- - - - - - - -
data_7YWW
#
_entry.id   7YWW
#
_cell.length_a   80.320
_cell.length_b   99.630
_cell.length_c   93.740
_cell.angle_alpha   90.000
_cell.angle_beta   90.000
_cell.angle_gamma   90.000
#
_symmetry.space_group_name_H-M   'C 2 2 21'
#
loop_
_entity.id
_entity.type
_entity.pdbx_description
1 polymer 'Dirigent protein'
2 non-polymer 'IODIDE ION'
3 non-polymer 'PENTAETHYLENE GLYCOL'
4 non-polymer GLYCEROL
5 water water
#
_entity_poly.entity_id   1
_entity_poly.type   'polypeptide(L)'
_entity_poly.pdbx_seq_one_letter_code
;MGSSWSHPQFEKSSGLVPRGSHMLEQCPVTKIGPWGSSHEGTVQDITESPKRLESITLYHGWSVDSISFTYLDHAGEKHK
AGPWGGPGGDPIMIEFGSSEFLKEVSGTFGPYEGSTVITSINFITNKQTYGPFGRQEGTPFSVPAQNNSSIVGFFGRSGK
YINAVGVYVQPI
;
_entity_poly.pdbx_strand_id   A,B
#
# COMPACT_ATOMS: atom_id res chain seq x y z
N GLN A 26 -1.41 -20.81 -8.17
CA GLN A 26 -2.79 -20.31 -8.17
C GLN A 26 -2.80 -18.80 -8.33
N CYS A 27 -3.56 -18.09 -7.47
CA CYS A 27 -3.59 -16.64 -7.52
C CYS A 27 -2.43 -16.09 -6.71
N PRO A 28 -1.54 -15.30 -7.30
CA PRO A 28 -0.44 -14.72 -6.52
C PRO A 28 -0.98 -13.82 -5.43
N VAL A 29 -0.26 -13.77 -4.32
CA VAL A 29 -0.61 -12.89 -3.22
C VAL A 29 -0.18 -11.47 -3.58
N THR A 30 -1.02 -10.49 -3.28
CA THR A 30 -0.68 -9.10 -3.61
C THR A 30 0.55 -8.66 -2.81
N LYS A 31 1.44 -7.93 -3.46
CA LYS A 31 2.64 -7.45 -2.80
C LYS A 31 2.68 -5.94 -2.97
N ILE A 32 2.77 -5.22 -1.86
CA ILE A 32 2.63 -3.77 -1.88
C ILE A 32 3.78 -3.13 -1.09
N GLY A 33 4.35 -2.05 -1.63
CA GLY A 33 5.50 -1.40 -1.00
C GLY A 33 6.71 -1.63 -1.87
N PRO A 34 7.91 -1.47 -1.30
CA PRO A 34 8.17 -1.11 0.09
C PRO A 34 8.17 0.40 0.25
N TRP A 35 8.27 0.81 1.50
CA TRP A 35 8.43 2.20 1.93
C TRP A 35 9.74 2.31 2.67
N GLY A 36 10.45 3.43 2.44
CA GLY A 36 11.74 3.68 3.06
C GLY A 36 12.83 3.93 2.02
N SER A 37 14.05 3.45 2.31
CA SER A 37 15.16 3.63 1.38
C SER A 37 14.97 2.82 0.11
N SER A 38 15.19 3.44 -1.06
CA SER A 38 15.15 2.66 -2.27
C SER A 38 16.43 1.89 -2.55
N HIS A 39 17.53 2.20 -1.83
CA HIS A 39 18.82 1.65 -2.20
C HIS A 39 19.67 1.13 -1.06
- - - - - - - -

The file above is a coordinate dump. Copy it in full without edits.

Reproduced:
data_7YWW
#
_entry.id   7YWW
#
_cell.length_a   80.320
_cell.length_b   99.630
_cell.length_c   93.740
_cell.angle_alpha   90.000
_cell.angle_beta   90.000
_cell.angle_gamma   90.000
#
_symmetry.space_group_name_H-M   'C 2 2 21'
#
loop_
_entity.id
_entity.type
_entity.pdbx_description
1 polymer 'Dirigent protein'
2 non-polymer 'IODIDE ION'
3 non-polymer 'PENTAETHYLENE GLYCOL'
4 non-polymer GLYCEROL
5 water water
#
_entity_poly.entity_id   1
_entity_poly.type   'polypeptide(L)'
_entity_poly.pdbx_seq_one_letter_code
;MGSSWSHPQFEKSSGLVPRGSHMLEQCPVTKIGPWGSSHEGTVQDITESPKRLESITLYHGWSVDSISFTYLDHAGEKHK
AGPWGGPGGDPIMIEFGSSEFLKEVSGTFGPYEGSTVITSINFITNKQTYGPFGRQEGTPFSVPAQNNSSIVGFFGRSGK
YINAVGVYVQPI
;
_entity_poly.pdbx_strand_id   A,B
#
# COMPACT_ATOMS: atom_id res chain seq x y z
N GLN A 26 -1.41 -20.81 -8.17
CA GLN A 26 -2.79 -20.31 -8.17
C GLN A 26 -2.80 -18.80 -8.33
N CYS A 27 -3.56 -18.09 -7.47
CA CYS A 27 -3.59 -16.64 -7.52
C CYS A 27 -2.43 -16.09 -6.71
N PRO A 28 -1.54 -15.30 -7.30
CA PRO A 28 -0.44 -14.72 -6.52
C PRO A 28 -0.98 -13.82 -5.43
N VAL A 29 -0.26 -13.77 -4.32
CA VAL A 29 -0.61 -12.89 -3.22
C VAL A 29 -0.18 -11.47 -3.58
N THR A 30 -1.02 -10.49 -3.28
CA THR A 30 -0.68 -9.10 -3.61
C THR A 30 0.55 -8.66 -2.81
N LYS A 31 1.44 -7.93 -3.46
CA LYS A 31 2.64 -7.45 -2.80
C LYS A 31 2.68 -5.94 -2.97
N ILE A 32 2.77 -5.22 -1.86
CA ILE A 32 2.63 -3.77 -1.88
C ILE A 32 3.78 -3.13 -1.09
N GLY A 33 4.35 -2.05 -1.63
CA GLY A 33 5.50 -1.40 -1.00
C GLY A 33 6.71 -1.63 -1.87
N PRO A 34 7.91 -1.47 -1.30
CA PRO A 34 8.17 -1.11 0.09
C PRO A 34 8.17 0.40 0.25
N TRP A 35 8.27 0.81 1.50
CA TRP A 35 8.43 2.20 1.93
C TRP A 35 9.74 2.31 2.67
N GLY A 36 10.45 3.43 2.44
CA GLY A 36 11.74 3.68 3.06
C GLY A 36 12.83 3.93 2.02
N SER A 37 14.05 3.45 2.31
CA SER A 37 15.16 3.63 1.38
C SER A 37 14.97 2.82 0.11
N SER A 38 15.19 3.44 -1.06
CA SER A 38 15.15 2.66 -2.27
C SER A 38 16.43 1.89 -2.55
N HIS A 39 17.53 2.20 -1.83
CA HIS A 39 18.82 1.65 -2.20
C HIS A 39 19.67 1.13 -1.06